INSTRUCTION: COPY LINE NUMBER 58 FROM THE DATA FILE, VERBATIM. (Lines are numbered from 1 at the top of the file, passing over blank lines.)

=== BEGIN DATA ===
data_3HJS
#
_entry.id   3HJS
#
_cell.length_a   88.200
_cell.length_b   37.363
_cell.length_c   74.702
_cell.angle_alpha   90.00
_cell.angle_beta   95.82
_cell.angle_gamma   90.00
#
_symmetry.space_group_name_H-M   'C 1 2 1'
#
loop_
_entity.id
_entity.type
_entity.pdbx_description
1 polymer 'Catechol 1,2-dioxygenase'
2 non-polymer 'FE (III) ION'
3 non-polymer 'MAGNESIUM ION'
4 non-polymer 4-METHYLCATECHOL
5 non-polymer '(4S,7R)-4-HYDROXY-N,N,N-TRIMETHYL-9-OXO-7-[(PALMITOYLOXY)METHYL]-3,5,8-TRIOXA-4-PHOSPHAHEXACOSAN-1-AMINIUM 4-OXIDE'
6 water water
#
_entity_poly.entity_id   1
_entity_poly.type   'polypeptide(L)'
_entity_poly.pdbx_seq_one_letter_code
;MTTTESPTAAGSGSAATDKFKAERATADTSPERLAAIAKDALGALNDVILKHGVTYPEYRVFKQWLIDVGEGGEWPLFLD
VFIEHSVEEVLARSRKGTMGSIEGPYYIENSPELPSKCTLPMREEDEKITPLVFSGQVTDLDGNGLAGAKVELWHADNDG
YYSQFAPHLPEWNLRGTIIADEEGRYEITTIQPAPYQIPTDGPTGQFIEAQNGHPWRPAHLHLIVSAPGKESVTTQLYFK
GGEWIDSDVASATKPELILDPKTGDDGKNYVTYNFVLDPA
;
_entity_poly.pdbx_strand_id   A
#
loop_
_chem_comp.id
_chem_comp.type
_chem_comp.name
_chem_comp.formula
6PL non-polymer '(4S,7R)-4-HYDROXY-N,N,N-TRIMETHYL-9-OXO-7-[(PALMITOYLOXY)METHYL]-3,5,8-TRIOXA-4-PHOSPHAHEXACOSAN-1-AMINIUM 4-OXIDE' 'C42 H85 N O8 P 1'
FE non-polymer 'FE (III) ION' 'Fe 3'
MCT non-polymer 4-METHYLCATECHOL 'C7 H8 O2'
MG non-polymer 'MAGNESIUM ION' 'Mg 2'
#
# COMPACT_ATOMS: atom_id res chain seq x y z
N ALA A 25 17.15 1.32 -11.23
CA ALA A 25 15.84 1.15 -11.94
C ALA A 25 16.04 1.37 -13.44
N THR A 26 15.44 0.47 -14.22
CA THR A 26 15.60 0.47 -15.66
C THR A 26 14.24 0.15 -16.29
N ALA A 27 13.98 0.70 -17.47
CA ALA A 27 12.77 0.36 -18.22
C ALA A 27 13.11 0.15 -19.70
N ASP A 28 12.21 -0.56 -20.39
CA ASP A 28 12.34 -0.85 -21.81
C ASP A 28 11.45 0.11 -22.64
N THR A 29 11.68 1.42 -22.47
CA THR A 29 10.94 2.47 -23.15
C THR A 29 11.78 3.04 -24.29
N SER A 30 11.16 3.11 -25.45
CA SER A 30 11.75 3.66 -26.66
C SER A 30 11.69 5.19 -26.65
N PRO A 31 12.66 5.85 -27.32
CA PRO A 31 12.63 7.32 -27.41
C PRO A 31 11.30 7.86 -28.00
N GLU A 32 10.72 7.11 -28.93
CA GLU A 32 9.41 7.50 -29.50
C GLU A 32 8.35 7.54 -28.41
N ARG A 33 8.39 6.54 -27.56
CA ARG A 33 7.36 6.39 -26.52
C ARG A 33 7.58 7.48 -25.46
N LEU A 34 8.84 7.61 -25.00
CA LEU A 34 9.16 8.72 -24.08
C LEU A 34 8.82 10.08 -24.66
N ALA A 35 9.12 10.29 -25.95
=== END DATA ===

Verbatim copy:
N THR A 29 11.68 1.42 -22.47